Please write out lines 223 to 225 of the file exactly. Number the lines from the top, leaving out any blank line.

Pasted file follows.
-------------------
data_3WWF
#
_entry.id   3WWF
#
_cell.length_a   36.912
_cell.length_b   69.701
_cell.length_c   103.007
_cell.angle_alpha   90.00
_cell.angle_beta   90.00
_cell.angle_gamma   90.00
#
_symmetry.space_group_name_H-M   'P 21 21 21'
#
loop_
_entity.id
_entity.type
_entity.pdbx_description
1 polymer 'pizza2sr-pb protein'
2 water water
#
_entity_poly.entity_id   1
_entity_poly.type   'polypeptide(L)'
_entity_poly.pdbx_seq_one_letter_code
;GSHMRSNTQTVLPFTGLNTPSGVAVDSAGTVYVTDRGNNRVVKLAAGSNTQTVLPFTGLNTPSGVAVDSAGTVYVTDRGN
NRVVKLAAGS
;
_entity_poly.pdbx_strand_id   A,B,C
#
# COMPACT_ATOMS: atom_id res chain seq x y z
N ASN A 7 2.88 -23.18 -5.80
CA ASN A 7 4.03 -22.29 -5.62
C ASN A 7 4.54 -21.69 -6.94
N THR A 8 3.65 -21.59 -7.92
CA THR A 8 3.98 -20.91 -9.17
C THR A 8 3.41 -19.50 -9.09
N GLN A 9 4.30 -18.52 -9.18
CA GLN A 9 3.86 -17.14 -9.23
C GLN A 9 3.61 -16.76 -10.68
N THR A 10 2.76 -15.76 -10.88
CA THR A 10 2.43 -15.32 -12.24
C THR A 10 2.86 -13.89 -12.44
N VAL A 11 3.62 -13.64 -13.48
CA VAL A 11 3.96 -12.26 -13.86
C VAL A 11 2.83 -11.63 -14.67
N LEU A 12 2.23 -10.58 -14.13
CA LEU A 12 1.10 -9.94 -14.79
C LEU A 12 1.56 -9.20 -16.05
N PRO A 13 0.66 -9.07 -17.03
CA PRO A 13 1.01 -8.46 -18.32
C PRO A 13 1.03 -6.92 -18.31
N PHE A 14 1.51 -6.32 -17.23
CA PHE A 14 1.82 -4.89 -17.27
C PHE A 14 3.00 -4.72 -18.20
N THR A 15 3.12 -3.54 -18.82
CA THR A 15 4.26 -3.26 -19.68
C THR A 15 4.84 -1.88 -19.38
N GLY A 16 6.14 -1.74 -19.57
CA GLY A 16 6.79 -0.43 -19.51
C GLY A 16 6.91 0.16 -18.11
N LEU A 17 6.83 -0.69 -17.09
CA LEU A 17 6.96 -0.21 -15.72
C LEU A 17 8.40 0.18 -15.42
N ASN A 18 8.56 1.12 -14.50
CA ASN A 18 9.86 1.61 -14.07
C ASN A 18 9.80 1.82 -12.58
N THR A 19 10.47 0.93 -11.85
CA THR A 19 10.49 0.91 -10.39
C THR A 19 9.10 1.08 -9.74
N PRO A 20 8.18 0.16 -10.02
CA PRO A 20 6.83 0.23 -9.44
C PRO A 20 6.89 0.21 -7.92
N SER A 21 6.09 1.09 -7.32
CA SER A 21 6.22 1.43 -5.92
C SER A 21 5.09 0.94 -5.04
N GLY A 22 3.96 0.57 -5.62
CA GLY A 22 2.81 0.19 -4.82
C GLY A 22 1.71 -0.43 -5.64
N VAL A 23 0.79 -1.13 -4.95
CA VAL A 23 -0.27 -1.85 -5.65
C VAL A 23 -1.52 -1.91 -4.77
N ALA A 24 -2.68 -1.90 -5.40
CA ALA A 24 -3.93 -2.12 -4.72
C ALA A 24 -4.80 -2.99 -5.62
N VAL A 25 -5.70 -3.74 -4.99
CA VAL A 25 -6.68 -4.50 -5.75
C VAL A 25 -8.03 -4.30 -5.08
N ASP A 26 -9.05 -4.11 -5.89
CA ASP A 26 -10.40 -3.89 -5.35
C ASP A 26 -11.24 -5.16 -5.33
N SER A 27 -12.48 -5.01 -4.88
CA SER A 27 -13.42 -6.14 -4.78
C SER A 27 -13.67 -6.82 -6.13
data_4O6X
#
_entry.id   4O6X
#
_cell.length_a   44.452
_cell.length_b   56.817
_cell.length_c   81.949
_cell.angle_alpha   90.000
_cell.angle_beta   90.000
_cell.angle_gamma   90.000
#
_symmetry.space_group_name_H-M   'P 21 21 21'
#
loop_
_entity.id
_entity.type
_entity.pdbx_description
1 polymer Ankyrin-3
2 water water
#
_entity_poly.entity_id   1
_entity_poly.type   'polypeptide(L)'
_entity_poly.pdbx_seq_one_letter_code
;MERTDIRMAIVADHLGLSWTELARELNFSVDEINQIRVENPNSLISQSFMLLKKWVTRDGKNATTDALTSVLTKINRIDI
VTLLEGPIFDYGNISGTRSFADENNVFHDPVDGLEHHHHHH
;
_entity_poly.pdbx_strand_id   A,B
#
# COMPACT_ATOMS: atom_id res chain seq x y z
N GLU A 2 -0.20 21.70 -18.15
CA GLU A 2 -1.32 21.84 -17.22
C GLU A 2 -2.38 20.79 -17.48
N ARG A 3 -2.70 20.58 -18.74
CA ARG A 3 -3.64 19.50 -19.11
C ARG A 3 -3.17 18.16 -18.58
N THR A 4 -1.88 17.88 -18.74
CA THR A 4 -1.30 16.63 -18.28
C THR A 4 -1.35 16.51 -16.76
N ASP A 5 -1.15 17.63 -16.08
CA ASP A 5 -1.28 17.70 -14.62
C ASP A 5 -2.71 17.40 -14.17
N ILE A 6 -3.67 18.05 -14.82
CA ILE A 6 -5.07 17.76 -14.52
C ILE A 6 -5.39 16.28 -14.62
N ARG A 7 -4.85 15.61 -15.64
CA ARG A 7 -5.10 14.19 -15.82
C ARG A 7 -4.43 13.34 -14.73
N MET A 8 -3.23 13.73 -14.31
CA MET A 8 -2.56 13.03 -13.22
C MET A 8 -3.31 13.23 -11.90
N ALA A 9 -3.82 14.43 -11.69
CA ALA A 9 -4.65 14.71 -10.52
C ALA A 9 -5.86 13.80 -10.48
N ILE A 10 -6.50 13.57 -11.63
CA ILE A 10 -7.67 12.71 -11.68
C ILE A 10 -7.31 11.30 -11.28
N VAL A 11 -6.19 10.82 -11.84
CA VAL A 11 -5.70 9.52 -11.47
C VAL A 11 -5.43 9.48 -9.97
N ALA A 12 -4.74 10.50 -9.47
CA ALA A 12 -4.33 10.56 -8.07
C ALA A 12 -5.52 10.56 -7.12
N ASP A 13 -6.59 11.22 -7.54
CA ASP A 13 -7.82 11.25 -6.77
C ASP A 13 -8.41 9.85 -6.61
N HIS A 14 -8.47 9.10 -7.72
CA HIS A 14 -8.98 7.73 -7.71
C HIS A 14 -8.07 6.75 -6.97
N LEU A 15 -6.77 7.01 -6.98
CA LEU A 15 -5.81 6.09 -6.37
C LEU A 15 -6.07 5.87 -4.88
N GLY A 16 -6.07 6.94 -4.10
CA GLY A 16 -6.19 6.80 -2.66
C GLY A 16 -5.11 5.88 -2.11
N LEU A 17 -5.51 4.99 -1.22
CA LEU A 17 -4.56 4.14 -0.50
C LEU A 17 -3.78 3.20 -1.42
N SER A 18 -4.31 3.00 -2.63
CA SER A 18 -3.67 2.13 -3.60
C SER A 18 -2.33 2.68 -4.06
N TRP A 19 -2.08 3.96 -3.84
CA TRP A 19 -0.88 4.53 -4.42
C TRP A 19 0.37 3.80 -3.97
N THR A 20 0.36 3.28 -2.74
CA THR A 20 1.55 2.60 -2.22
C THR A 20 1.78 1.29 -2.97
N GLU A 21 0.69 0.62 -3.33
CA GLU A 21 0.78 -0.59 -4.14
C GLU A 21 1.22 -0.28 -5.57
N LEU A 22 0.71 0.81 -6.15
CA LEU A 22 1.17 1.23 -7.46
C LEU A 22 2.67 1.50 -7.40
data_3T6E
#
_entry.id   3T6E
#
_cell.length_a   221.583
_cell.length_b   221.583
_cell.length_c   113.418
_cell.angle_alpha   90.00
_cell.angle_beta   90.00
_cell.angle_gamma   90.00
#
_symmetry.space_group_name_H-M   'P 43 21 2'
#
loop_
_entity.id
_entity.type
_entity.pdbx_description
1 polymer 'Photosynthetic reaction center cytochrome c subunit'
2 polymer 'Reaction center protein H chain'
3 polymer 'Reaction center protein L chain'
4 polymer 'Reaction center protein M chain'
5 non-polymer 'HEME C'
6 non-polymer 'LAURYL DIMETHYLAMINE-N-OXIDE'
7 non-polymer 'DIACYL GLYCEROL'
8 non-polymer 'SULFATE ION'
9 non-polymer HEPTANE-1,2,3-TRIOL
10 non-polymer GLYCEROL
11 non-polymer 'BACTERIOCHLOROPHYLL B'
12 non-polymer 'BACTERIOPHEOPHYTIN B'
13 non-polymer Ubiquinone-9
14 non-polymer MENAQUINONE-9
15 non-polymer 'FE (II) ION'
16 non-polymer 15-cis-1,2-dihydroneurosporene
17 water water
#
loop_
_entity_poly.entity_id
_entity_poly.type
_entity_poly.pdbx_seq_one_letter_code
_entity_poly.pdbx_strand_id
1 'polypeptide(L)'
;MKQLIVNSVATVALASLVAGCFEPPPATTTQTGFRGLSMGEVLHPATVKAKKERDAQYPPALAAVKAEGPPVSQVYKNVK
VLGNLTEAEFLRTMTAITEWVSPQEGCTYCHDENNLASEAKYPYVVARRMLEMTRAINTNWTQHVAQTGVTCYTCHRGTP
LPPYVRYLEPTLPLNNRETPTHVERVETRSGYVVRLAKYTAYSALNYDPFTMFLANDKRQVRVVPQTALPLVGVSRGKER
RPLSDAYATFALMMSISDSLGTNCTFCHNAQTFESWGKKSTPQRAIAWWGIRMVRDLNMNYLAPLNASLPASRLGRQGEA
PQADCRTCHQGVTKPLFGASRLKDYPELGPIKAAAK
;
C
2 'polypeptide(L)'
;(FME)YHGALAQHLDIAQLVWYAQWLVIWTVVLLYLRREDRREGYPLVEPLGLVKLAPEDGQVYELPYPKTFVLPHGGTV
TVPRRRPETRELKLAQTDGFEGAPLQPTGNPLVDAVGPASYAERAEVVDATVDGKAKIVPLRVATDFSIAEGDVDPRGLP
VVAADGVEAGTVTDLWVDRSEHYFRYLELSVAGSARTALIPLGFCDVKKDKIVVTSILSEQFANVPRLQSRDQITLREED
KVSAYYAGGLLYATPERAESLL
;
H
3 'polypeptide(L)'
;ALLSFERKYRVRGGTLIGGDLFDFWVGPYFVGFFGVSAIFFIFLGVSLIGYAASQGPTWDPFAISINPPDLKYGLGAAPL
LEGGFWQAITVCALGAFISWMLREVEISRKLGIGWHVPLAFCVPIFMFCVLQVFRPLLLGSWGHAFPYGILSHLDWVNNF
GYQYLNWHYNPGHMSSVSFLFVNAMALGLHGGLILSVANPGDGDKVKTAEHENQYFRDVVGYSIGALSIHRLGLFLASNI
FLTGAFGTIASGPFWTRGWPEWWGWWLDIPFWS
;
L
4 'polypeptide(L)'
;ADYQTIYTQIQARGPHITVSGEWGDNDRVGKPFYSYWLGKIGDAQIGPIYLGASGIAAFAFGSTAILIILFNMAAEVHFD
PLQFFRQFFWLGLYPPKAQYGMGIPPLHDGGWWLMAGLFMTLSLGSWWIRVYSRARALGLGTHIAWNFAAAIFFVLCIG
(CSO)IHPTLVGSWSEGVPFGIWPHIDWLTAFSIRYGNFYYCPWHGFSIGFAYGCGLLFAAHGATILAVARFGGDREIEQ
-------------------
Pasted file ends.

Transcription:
_entity_poly.pdbx_seq_one_letter_code
_entity_poly.pdbx_strand_id
1 'polypeptide(L)'